"Merton Margison's Days on Tobique"
(This article on Merton Margison first appeared in the July 31, 1969 edition of The Cataract, a Grand Falls, N.B. newspaper. It was reprinted in The Victoria County Record in 1984. This copy was obtained from a scrapbook kept by Myrtle LeBel, and donated to the Plaster Rock Public School Library. Merton Margison passed away in 1974)
In 1859, Merton's grandparents came to Three Brooks and settled on the Tobique River. There, in a home built of logs, they raised 14 children, of whom Merton's father was the eldest boy. There were no churches or schools at this time and his grandmother, being a devout lady, held regular services and Sunday school in her home.
Merton's father, Joseph Margison, was a young man of 19 when they arrived at Three Brooks. After the death of his father, he remained at home to help bring up his younger brothers and sisters. He was in his forties when he married Elizabeth Linton and lived in a house he had built for them.
Here it was that Merton was born, July 5, 1889. The brown house located originally near the river was later moved down to St. Almo. Merton attended the one-room school house, still standing at St. Almo. After some nine years of studies, at the age of 14, he decided to try his hand at earning a living. His first job was farming. He was well trained, having done chores from a young age at home on the farm. As was the custom in those days, children took for granted their home duties and accepted this as part of growing up.
Wages by that time were almost a dollar a day, and for about two years, Merton worked as a farm labourer in the area. A the age of 16, he went to work his first winter in the woods at Sisson Brook, cutting hardwood for Duncan and Fred Reed. Wages were now 24 dollars a month, plus board. It was about this time that Merton bought his first suit of clothes.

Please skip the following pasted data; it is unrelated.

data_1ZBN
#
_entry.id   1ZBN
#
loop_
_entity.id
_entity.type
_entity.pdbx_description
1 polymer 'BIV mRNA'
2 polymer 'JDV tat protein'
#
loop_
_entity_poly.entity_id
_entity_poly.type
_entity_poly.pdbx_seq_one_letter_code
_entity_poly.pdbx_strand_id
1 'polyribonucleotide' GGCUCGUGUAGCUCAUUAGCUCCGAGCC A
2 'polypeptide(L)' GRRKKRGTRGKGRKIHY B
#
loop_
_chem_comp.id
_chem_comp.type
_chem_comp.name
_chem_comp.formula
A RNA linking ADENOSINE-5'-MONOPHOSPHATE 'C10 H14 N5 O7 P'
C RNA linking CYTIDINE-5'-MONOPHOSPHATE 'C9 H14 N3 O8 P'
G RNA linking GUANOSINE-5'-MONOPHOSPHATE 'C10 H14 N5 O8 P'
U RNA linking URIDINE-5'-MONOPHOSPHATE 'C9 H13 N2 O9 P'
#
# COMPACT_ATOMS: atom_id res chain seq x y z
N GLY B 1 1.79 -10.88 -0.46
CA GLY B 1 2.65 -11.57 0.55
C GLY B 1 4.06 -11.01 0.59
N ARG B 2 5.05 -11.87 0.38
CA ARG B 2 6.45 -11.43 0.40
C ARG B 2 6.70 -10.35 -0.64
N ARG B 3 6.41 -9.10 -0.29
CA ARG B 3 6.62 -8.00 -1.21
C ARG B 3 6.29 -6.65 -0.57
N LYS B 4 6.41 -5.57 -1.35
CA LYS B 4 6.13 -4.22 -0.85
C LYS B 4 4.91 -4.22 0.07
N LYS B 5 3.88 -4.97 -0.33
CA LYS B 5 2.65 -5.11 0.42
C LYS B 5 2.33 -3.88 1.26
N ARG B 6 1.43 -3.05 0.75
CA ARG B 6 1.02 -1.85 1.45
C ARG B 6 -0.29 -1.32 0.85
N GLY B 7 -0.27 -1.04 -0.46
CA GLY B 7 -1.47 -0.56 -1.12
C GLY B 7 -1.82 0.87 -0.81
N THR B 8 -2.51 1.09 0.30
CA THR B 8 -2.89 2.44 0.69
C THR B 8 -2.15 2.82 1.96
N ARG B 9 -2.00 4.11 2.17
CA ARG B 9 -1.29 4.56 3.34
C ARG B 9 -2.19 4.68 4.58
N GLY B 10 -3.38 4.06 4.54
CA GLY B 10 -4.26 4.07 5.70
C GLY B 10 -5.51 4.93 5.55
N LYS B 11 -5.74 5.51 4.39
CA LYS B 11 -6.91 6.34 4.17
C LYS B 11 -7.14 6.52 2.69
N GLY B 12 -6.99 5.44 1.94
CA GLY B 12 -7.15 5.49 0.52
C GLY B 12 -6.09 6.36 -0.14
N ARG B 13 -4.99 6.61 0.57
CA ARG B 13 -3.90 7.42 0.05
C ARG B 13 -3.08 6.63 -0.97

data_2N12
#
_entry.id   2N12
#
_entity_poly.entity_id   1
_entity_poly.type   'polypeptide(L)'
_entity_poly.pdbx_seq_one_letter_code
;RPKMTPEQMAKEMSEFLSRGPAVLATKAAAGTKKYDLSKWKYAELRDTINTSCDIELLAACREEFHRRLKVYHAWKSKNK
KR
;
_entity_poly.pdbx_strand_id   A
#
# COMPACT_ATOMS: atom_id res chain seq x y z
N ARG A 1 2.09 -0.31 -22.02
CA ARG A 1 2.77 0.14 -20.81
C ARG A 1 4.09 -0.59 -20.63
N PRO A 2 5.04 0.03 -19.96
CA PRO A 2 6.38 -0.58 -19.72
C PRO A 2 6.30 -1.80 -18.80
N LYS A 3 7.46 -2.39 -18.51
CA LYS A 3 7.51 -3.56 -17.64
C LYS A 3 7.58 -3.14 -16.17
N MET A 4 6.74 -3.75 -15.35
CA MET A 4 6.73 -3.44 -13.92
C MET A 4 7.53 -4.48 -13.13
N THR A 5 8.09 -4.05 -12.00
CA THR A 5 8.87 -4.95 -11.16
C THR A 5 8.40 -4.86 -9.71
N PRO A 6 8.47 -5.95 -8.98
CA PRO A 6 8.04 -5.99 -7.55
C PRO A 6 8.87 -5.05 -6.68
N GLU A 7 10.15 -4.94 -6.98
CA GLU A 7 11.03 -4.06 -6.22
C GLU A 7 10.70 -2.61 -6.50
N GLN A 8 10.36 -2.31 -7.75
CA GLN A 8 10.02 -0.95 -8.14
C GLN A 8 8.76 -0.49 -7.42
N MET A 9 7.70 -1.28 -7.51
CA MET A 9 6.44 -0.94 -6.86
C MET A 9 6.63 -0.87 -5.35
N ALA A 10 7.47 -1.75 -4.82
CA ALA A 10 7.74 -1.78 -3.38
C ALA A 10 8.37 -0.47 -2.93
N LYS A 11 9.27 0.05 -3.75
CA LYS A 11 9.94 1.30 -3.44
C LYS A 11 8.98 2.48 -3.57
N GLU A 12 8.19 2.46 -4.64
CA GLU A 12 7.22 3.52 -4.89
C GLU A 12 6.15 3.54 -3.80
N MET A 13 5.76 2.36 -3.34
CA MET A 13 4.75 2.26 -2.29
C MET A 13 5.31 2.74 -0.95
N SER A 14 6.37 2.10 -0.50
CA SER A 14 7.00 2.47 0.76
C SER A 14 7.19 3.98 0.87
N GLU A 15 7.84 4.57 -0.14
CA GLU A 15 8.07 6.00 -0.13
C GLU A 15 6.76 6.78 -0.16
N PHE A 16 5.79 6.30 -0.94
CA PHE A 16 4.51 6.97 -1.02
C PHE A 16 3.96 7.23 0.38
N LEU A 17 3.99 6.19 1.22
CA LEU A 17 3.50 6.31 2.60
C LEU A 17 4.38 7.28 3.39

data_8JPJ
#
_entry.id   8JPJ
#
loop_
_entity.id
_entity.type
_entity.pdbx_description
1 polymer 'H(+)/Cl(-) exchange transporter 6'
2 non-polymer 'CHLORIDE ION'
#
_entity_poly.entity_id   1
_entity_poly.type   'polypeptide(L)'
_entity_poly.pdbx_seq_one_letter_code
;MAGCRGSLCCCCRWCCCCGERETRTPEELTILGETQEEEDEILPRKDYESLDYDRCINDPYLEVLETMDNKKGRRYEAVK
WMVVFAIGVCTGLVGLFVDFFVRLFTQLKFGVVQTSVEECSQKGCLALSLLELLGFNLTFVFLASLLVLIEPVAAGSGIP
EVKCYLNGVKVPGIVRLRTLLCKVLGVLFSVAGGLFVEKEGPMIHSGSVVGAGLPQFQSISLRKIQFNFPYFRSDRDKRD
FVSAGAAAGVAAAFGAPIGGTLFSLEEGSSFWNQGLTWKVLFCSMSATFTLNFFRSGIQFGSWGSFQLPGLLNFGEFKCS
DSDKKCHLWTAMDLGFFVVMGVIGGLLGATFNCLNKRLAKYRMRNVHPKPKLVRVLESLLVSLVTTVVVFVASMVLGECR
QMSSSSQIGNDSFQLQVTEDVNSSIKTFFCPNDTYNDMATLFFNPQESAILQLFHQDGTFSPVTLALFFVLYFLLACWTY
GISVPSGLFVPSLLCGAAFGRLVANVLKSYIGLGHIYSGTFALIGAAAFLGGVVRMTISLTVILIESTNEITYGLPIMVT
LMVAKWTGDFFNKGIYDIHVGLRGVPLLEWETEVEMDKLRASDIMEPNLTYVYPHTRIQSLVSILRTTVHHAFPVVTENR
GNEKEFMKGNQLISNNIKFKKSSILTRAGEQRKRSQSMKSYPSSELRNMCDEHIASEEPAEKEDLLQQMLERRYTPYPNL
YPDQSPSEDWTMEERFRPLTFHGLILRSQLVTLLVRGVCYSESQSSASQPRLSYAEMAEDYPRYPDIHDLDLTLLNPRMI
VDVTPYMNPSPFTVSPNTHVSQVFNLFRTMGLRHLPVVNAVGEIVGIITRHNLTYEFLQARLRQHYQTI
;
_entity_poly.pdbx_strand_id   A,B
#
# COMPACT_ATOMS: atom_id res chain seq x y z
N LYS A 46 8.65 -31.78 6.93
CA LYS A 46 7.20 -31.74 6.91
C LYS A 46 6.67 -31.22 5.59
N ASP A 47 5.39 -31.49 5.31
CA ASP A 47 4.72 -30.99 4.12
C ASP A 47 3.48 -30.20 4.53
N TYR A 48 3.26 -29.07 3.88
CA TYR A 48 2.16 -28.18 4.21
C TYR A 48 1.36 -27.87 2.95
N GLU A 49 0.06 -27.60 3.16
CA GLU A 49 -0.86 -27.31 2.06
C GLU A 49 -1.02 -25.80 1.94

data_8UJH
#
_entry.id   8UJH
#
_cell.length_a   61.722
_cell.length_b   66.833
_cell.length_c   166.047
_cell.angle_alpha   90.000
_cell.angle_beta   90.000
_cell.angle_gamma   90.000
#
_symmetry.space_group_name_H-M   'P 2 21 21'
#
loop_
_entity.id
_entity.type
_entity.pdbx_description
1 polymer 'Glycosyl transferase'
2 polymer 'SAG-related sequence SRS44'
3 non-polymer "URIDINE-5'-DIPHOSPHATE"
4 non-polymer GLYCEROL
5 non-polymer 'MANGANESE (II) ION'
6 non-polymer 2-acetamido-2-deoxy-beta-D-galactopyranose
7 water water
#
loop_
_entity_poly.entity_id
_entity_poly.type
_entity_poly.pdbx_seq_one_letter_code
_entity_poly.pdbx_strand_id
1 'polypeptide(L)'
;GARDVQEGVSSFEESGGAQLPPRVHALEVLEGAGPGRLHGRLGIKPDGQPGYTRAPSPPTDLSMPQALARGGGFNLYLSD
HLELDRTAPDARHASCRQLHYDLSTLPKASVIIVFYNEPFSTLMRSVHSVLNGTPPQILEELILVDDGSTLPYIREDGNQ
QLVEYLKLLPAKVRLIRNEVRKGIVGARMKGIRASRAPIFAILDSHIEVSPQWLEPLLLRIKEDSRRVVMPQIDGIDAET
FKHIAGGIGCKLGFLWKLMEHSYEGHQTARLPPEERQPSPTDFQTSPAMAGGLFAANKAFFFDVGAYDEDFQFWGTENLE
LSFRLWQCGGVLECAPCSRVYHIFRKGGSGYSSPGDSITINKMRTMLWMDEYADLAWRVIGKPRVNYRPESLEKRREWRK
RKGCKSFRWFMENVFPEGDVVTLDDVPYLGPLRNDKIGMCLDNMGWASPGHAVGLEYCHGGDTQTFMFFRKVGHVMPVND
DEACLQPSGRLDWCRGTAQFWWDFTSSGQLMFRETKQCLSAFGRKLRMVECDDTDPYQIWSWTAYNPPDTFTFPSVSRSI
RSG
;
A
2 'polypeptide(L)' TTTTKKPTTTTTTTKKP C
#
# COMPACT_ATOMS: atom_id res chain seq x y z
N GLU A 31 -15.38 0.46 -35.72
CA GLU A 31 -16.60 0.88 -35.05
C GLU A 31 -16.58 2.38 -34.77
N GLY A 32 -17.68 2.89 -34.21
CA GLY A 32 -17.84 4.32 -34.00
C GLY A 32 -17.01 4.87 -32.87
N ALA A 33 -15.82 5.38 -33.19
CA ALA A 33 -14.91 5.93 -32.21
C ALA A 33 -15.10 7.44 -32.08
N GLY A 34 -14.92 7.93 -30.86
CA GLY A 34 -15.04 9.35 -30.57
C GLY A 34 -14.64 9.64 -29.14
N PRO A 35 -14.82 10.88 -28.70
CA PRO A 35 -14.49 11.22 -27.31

After a hard winter's work, one day in March, Merton and his school chum Herman Reed hitched "Old Dick" to the sleigh and set off for Perth to shop at Charlie Olmstead's store and tailor shop. There the boys were outfitted in the style, three piece suit. Herman paid $13 and Merton paid $14 for his. On the return journey the boys and horse encountered a spring storm and had to stay overnight at Quaker Brook, at the home of Tom Jenkins. The fact that Tom had several pretty daughters may have influenced their decision as well as the snow.
After the death of Merton's father, he took over the running of the farm. It was there he brought his bride, the former Bertha Milbury, when they married in 1914. During the next 16 years, they were blessed with seven children, four boys and three girls.
Many events took place during those early years, such as the building of the railroad in the area. It was promoted by John Stewart who, in later years, was also partially responsible for the bringing the telephone to the Tobique Valley. As a small boy, Merton remembers the first Three Brooks station being erected. It had a ticket office, warehouse, and waiting room, and the big steam locomotives that burned wood in their engines. When they ran out of fuel, the crews would gather up a few fence posts along their right-of-way to keep them going. During those winters the train was unable to continue. It caused great excitement when the first train came up the track in the spring.
In 1915, Merton purchased his first automobile, a Maxwell Buick, built in Terrytown, New York. The car was an open touring model, with two doors to close in the passengers in the rear seats only, and none in the front, as the shift lever and lights were powered by acetylene which was carried in tank installed in the front of the vehicle. When needed, one had to dismount and light the lights individually by striking a match. On windy and wet days, this sometimes proved to be quite a difficult feat. Cars were still driven on the left side of the road and raced at speeds varying from 14 to 25 miles per hour. A good car could be purchased during those early years for between $400 and $500.
During the mid twenties, a great excitement was caused by the first flying machine to come to the Tobique. All the people turned out to see it passing overhead.
In 1949, the old family farm was sold to Fraser Co., and in 1951, their children now all gone, the Margisons moved to Plaster Rock. After the passing of his wife, Merton lived alone until his death in 1974.